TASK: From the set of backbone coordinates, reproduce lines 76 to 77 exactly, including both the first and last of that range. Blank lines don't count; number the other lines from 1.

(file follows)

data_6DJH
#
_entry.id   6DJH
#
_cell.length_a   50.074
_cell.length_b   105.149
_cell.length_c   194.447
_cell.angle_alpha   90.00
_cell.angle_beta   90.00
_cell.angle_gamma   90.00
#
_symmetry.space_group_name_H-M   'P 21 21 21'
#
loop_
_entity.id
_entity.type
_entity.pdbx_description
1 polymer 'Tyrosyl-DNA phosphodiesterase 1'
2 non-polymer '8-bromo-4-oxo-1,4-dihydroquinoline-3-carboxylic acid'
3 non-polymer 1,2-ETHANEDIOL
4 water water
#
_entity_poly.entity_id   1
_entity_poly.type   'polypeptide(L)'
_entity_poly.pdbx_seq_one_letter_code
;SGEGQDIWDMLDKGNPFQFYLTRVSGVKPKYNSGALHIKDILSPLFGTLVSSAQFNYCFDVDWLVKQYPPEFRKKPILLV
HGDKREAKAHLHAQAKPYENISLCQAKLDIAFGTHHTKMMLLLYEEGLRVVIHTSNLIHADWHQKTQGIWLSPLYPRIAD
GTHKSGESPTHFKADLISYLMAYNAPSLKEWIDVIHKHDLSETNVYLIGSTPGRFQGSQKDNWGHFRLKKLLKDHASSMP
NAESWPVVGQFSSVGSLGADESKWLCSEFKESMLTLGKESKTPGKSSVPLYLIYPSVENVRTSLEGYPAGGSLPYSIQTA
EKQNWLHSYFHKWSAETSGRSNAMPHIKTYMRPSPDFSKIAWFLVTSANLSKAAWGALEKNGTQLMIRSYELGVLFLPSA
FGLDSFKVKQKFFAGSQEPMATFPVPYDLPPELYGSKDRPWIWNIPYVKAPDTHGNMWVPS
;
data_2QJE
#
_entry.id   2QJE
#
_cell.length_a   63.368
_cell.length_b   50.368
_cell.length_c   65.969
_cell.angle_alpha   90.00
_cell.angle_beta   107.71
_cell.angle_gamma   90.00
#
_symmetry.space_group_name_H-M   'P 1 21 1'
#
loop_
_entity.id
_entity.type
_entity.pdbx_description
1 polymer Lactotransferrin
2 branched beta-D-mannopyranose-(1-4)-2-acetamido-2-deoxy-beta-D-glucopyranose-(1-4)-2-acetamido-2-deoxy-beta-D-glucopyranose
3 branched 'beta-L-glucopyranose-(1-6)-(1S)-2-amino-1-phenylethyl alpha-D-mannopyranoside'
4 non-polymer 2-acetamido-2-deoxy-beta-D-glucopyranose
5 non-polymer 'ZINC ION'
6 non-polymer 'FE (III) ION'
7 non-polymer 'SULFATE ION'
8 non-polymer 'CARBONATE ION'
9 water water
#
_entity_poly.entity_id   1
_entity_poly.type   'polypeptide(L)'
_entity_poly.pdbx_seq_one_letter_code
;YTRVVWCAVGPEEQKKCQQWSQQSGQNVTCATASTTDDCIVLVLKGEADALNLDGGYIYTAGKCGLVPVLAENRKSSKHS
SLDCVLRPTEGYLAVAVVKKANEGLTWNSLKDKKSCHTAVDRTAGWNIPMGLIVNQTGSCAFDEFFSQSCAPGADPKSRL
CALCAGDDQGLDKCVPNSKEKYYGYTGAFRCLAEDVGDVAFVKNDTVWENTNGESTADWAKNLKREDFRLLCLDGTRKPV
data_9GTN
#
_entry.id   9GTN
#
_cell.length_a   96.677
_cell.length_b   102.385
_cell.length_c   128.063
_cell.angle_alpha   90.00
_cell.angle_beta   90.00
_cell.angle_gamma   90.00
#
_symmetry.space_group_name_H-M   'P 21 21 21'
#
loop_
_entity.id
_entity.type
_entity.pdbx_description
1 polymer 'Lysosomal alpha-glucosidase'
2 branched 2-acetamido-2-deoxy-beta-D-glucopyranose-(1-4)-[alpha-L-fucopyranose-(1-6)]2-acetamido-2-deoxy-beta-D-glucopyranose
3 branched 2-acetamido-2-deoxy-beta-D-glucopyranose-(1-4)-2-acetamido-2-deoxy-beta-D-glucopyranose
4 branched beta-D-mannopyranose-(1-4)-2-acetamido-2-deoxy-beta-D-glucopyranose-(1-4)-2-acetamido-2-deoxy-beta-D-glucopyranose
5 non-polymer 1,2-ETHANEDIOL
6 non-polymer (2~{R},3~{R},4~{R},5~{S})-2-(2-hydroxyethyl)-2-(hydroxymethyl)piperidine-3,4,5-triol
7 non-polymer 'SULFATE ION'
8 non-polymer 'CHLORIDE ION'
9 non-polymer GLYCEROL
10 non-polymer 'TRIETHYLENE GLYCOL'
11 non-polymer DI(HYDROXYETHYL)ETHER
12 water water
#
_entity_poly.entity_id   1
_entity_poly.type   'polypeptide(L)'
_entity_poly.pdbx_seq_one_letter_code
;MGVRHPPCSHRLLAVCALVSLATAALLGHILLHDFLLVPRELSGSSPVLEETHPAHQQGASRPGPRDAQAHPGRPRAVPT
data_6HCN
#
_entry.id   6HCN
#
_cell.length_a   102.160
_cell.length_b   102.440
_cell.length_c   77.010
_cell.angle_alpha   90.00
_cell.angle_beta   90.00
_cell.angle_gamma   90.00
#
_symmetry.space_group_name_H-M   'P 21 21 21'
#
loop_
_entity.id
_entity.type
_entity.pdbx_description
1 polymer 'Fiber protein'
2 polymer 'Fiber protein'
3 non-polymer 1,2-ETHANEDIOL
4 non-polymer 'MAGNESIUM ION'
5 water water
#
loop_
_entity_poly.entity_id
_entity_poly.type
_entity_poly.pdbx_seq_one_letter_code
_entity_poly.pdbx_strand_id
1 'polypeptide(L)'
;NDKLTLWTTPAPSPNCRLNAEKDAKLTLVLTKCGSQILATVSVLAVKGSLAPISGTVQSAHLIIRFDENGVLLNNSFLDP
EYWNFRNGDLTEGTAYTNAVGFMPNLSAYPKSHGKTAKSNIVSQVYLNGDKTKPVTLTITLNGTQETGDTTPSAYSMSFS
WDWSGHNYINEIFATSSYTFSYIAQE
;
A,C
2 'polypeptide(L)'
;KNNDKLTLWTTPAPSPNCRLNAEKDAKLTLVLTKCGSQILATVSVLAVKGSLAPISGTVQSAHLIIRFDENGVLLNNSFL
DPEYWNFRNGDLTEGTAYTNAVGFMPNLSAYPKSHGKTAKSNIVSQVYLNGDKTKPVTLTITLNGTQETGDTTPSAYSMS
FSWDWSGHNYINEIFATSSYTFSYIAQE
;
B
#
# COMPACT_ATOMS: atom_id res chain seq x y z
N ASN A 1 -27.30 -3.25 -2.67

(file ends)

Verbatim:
#
_symmetry.space_group_name_H-M   'P 21 21 21'